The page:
A study in some anticaking agents (tricalcium phosphate, calcium silicate, calcium stearate, corn starch, and silicon dioxide) found they hasten the degradation of vitamin C powder in high humidity (>75%),166 but vitamin C is known to degrade in the presence of water, whereas protein powders are not.

Soy lecithin

Technically, no, since your muscles are composed of all 20 amino acids. In practice, BCAAs taken alone can promote muscle growth, if your body can get the 17 other amino acids in some other way (it can synthesize 11 of them; the other 6 it may find in

some food you’re still digesting, for instance). Still, BCAAs or even EAAs taken alone stimulate MPS less than the same amount of BCAAs or EAAs from whey protein.

But isn’t leucine the most anabolic of the amino acids? It is, and yet, taken alone in a fasted state, it increases MPS and anabolic signaling (notably through the mTOR/p70S6K pathway) for about 1.5 hours only. MPS stops as soon as another of the EAAs gets depleted. BCAAs contain only 3 of the 9 EAAs: leucine, isoleucine, and valine.

One study compared 25 grams of whey protein (providing 3 grams of leucine), 6.25 grams of whey protein mixed with leucine (3 grams of leucine in total), and 6.25 grams of whey protein mixed with EAAs (0.75 grams of leucine in total, and as much of the other EAAs as in 25 grams of whey protein). At the 3-hour mark post-fasted-exercise, all three supplements stimulated MPS similarly, but at the 5-hour mark, only the pure whey protein still stimulated MPS. Without the exercise stimulus, however, even the pure whey protein could not increase MPS past the 3-hour mark.

All right. But it isn’t too surprising that, for a same amount of leucine, the pure whey protein (which contains more amino acids total) should win out. What would happen, though, if you increased the dose of added leucine? A follow-up study set to answer that question. It found that, at the 4.5-hour mark post-fasted-exercise, 25 grams of whey protein (providing 3 grams of leucine) and 6.25 grams of whey protein plus 4.25 grams of leucine (5 grams of leucine in total) stimulated MPS similarly, whereas 6.25 grams of whey protein plus 2.25 grams of leucine (3 grams of leucine in total) no longer stimulated MPS.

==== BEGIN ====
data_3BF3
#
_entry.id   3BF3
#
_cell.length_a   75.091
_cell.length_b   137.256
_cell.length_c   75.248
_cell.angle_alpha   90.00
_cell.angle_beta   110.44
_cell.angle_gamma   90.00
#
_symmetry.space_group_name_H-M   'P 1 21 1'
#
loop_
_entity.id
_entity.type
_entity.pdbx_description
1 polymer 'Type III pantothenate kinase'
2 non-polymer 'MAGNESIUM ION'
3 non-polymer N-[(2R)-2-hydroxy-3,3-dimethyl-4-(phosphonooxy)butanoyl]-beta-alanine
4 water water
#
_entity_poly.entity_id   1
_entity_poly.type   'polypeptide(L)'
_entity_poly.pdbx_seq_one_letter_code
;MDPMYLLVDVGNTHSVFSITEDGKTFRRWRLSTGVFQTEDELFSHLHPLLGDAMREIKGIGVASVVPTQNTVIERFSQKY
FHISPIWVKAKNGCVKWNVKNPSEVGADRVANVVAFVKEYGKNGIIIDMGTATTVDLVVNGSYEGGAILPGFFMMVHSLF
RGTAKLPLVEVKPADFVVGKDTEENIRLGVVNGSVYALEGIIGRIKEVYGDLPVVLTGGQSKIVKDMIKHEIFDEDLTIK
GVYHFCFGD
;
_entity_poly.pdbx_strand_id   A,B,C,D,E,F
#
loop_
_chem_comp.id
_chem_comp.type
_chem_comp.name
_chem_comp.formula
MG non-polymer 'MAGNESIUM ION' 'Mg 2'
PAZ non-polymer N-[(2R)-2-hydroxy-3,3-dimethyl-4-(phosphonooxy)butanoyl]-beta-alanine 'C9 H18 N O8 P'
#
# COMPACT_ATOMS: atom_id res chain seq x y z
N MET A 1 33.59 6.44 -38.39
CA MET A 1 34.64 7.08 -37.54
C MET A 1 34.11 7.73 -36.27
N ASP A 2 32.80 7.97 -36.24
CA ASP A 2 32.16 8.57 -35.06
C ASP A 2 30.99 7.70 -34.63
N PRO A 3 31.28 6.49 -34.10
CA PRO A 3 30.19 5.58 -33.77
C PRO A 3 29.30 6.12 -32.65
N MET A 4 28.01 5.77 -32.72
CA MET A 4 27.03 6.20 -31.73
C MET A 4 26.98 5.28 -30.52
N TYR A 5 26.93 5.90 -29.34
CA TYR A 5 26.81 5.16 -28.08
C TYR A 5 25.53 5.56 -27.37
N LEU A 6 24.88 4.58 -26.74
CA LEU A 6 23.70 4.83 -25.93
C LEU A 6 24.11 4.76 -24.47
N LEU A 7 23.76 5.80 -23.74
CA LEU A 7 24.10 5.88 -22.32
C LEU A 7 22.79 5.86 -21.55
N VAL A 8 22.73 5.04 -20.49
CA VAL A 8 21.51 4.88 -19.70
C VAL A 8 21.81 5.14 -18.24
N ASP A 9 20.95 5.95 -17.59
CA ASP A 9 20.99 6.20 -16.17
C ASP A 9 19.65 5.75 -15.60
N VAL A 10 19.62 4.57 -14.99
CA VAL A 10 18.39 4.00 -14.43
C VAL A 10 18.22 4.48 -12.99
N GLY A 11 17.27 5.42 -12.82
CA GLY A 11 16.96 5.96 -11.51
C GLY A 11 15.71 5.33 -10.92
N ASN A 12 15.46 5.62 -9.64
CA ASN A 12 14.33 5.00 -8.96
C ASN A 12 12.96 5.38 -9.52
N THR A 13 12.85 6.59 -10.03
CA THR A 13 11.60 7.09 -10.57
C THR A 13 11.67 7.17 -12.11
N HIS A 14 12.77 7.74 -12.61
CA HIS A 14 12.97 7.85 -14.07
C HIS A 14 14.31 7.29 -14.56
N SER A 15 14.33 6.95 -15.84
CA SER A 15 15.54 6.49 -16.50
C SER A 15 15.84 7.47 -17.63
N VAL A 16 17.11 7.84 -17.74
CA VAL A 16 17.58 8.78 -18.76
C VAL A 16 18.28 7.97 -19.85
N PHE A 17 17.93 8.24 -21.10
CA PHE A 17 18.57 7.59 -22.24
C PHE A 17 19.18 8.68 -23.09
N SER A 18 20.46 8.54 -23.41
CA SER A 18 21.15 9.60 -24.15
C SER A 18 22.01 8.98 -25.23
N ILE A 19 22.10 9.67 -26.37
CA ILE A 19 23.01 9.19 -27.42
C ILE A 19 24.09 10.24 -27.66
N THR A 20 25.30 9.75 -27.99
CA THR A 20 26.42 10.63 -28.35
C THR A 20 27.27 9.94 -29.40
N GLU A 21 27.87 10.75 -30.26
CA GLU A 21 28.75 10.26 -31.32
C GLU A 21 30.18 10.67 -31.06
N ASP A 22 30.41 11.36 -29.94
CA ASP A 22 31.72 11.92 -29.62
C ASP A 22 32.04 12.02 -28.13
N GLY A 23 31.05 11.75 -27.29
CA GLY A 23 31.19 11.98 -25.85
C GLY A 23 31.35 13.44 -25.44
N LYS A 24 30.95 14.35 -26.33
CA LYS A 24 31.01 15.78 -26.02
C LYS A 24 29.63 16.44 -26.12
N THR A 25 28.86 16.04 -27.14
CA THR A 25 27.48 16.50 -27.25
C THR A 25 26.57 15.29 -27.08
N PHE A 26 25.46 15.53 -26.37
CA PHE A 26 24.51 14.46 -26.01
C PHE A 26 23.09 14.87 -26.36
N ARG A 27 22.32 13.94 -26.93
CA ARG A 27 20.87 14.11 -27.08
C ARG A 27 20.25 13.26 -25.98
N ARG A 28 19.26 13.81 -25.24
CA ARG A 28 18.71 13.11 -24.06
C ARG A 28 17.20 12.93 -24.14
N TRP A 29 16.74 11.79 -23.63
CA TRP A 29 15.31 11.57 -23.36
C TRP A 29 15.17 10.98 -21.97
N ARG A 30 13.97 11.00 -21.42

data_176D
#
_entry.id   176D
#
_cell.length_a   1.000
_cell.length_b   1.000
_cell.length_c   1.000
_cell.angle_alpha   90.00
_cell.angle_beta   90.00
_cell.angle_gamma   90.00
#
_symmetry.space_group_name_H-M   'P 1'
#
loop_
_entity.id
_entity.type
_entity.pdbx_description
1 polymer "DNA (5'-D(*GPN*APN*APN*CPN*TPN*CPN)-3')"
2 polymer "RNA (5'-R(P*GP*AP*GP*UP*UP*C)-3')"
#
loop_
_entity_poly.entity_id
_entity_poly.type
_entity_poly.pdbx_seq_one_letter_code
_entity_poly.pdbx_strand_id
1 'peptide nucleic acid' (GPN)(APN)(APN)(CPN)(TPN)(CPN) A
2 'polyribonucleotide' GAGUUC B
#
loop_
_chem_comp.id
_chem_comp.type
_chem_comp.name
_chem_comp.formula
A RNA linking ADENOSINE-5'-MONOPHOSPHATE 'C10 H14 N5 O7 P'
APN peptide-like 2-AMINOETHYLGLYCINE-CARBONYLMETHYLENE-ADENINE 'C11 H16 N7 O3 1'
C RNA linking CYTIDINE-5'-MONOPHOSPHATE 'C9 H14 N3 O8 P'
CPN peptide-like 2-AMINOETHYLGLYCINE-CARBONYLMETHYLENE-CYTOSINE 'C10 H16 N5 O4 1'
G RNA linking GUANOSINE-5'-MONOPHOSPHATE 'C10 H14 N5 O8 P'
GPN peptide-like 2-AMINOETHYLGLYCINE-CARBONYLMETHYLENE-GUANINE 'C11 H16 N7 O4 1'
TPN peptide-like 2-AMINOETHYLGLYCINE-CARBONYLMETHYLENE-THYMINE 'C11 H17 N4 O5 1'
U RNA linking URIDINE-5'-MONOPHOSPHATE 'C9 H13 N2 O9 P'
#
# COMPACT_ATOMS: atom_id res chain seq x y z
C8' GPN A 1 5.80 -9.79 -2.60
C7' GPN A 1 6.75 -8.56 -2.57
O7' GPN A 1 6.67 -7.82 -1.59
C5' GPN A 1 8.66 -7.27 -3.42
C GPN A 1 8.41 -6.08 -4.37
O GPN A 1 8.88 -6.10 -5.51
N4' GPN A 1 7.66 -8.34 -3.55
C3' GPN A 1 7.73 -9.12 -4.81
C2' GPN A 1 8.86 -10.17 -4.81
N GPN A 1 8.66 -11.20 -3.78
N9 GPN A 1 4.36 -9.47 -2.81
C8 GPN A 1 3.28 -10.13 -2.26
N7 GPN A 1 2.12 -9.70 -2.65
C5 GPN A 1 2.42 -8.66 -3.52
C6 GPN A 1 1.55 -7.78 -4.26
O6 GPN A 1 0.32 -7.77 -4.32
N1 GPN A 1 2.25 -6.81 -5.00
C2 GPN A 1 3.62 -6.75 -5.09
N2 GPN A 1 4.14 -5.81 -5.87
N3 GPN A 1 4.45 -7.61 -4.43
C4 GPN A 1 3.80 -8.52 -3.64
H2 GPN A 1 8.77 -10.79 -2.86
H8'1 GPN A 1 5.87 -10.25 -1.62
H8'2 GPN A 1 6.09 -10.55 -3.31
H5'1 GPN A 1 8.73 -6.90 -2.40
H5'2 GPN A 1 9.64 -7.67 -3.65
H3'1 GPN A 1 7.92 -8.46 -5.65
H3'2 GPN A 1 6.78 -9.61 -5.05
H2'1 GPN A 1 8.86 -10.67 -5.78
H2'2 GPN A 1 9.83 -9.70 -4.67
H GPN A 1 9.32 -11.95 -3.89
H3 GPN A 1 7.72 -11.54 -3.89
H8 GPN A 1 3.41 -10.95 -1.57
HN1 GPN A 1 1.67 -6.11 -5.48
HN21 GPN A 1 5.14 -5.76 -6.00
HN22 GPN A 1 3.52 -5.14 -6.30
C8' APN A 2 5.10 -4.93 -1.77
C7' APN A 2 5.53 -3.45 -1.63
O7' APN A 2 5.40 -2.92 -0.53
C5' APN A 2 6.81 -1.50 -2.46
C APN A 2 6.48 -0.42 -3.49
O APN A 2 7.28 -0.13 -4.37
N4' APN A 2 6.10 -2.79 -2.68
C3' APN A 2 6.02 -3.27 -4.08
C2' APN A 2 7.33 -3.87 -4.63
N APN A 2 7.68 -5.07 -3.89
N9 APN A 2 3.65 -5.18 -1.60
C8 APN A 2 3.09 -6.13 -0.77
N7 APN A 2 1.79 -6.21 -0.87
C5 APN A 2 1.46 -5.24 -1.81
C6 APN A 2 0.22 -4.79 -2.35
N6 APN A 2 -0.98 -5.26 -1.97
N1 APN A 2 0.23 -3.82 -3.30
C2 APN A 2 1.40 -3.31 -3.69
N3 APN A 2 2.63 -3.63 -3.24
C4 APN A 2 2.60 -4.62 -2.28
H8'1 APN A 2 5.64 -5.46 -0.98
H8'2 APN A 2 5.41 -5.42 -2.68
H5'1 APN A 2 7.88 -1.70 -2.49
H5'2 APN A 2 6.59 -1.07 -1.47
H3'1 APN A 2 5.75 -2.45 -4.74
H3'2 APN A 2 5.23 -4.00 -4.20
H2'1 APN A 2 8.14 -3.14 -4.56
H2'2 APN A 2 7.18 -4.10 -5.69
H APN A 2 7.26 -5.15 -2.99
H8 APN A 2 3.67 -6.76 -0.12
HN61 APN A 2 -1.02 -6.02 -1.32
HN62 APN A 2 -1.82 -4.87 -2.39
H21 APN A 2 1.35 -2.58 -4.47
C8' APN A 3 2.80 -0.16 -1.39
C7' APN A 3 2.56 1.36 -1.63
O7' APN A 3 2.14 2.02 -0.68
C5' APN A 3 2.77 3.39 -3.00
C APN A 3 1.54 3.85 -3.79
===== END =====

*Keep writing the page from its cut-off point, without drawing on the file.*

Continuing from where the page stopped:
Interestingly, this same study also found that 6.25 grams of whey protein mixed with BCAAs (5 grams of leucine in total) stimulated MPS less than 6.25 grams of whey protein plus 4.25 grams of leucine (also 5 grams of leucine in total). In other words, leucine stimulated MPS more when not taken alongside the two other BCAAs, possibly because all three BCAAs share intestinal and muscular transporters, so that isoleucine and valine compete with leucine for both absorption in the gut and entry into muscle tissue.

If you don’t get enough protein, you can take small doses of leucine to compensate — to some extent, and only with regard to muscle building. Importantly, BCAAs or EAAs tak- en alone stimulate MPS less than the same amount of BCAAs or EAAs from whey protein, which contains all 20 amino acids.

Can BCAAs alone stop muscle loss?

BCAAs can help slow muscle loss, but they cannot stop or prevent it.

The amino acid pool represents all the amino acids available to your body for protein synthesis and other functions. Whenever your body uses amino acids, it gets them from this pool, which gets replenished by the protein you eat and through breakdown of your body’s own protein.

Your body is constantly breaking down its old and damaged proteins, recycling any amino acids it can, and rebuilding the broken-down proteins if appropriate, in a process called protein turnover.

There are 20 amino acids. Your body can synthesize the 11 NEAAs, but, when you’re in a fasted state, it can only get the EAAs it needs through the breakdown of its own protein. Following an overnight fast, about 85% of the protein your body is ready to sacrifice comes from its skeletal muscle, and MPB is about 30% greater than MPS, your body is releasing EAAs from your skeletal muscle to synthesize the proteins your organs need to keep you alive.

Some MPB is necessary for muscle growth and adaptation. Exercise increases MPS, but also MPB, leaving your body in a catabolic state. After exercise, consuming of all 9 EAAs can ensure that your body won’t need to keep breaking down its own proteins; it will shift into an anabolic state by suppressing MPB and increasing MPS.